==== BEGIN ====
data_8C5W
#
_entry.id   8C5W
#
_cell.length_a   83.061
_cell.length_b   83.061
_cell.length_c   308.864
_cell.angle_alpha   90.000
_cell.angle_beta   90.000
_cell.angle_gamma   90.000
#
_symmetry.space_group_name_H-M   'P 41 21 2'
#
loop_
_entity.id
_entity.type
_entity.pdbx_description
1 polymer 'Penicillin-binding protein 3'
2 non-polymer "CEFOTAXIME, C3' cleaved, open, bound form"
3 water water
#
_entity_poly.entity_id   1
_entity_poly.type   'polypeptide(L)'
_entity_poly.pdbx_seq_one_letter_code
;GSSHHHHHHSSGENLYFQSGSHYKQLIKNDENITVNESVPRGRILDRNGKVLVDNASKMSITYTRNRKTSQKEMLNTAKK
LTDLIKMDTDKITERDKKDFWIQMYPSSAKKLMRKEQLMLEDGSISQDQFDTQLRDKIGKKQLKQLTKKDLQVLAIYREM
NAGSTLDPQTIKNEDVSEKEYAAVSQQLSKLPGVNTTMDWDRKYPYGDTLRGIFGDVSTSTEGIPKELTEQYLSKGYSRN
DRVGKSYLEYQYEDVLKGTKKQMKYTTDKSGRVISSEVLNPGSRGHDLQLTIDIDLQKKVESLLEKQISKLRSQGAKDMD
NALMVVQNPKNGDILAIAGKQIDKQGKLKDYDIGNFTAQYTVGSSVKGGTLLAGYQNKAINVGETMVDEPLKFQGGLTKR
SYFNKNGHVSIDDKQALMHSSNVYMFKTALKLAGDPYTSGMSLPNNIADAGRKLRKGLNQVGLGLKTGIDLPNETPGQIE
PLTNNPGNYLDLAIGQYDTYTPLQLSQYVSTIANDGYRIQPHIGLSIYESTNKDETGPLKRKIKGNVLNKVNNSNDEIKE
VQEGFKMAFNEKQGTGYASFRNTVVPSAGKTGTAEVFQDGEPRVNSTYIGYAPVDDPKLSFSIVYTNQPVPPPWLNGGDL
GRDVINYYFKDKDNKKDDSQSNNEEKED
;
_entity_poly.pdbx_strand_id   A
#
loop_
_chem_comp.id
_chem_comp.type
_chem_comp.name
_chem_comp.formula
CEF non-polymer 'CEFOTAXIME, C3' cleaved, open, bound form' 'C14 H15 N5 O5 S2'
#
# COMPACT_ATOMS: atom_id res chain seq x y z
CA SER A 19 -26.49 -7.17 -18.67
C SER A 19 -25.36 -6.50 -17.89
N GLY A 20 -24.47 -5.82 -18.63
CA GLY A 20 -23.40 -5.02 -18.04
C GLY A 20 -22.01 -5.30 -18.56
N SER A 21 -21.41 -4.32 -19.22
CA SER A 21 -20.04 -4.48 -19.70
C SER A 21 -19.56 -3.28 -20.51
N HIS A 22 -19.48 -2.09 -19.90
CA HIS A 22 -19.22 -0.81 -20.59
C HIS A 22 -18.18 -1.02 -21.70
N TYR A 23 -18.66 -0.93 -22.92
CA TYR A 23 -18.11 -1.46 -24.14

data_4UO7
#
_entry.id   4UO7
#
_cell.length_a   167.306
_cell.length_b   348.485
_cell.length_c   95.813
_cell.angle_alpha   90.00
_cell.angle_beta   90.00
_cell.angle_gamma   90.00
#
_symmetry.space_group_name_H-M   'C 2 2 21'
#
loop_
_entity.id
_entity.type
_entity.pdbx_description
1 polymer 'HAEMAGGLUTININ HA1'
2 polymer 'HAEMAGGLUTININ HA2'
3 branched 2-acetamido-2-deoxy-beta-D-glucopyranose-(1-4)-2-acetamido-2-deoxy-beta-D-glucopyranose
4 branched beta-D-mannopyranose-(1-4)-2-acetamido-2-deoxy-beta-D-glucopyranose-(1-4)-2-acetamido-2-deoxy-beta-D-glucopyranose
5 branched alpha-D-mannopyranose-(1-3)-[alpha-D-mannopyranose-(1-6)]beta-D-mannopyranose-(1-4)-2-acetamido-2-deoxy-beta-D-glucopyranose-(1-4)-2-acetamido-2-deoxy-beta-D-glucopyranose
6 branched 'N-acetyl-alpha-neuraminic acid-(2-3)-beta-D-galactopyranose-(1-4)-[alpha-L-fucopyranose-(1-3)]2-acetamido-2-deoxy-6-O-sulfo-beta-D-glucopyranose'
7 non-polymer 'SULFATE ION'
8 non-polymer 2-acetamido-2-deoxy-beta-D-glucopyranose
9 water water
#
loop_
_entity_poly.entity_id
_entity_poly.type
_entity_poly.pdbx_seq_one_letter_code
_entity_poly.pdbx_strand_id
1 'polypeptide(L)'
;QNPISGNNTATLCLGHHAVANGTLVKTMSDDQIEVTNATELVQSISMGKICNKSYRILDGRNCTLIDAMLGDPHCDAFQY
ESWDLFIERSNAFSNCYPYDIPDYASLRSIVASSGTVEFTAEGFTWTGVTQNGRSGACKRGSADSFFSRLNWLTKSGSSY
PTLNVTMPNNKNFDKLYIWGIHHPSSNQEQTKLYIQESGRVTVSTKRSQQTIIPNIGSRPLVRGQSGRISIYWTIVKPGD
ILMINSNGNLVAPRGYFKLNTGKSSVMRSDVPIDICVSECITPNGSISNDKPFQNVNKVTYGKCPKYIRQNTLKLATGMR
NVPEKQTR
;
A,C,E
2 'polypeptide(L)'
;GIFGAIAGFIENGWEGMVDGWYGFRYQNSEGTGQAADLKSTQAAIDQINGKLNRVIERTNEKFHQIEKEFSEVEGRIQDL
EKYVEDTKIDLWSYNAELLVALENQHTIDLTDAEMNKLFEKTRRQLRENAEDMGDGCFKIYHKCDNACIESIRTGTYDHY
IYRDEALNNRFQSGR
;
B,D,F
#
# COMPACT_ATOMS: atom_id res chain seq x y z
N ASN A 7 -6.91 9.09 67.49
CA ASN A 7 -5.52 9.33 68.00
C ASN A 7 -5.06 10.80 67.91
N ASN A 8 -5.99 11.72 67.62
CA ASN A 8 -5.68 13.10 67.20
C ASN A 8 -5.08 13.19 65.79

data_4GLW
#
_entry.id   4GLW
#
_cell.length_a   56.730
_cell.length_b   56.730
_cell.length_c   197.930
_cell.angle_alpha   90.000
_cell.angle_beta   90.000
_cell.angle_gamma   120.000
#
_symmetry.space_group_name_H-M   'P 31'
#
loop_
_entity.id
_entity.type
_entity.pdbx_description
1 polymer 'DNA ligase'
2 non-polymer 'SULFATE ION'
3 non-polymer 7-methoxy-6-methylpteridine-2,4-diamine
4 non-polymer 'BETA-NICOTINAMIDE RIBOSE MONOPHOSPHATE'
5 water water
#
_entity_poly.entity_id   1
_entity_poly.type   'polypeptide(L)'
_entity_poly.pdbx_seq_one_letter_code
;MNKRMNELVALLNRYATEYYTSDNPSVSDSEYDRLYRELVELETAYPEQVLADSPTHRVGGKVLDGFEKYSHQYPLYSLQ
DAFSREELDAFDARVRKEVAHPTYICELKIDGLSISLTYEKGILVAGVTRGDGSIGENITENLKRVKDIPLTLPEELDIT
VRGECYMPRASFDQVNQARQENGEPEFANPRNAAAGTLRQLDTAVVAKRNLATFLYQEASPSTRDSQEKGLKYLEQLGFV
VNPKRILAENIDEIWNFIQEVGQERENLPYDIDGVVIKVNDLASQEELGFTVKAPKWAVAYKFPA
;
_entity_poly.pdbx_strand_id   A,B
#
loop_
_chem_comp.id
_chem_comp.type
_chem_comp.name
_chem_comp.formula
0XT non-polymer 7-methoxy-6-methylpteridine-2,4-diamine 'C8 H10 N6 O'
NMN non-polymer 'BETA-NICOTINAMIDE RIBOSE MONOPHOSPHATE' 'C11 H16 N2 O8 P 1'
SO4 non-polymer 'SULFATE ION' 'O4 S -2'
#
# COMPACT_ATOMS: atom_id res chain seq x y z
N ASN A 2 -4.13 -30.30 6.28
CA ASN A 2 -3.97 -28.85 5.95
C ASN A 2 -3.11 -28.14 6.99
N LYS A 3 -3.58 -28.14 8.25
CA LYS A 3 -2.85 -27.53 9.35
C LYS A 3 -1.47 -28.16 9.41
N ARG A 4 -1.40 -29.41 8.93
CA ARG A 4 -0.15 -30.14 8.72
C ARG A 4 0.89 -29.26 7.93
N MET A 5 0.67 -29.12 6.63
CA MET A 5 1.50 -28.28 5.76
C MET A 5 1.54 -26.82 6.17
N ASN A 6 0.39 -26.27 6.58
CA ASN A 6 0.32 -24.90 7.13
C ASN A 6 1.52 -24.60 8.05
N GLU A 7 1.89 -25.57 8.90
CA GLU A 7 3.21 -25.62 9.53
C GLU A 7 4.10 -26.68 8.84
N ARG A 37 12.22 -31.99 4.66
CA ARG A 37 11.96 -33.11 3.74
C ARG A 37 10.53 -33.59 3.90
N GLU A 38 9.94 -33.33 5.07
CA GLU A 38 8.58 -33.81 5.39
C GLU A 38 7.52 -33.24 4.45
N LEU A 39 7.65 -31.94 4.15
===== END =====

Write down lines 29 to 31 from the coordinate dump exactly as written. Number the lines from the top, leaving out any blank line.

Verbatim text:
NALMVVQNPKNGDILAIAGKQIDKQGKLKDYDIGNFTAQYTVGSSVKGGTLLAGYQNKAINVGETMVDEPLKFQGGLTKR
SYFNKNGHVSIDDKQALMHSSNVYMFKTALKLAGDPYTSGMSLPNNIADAGRKLRKGLNQVGLGLKTGIDLPNETPGQIE
PLTNNPGNYLDLAIGQYDTYTPLQLSQYVSTIANDGYRIQPHIGLSIYESTNKDETGPLKRKIKGNVLNKVNNSNDEIKE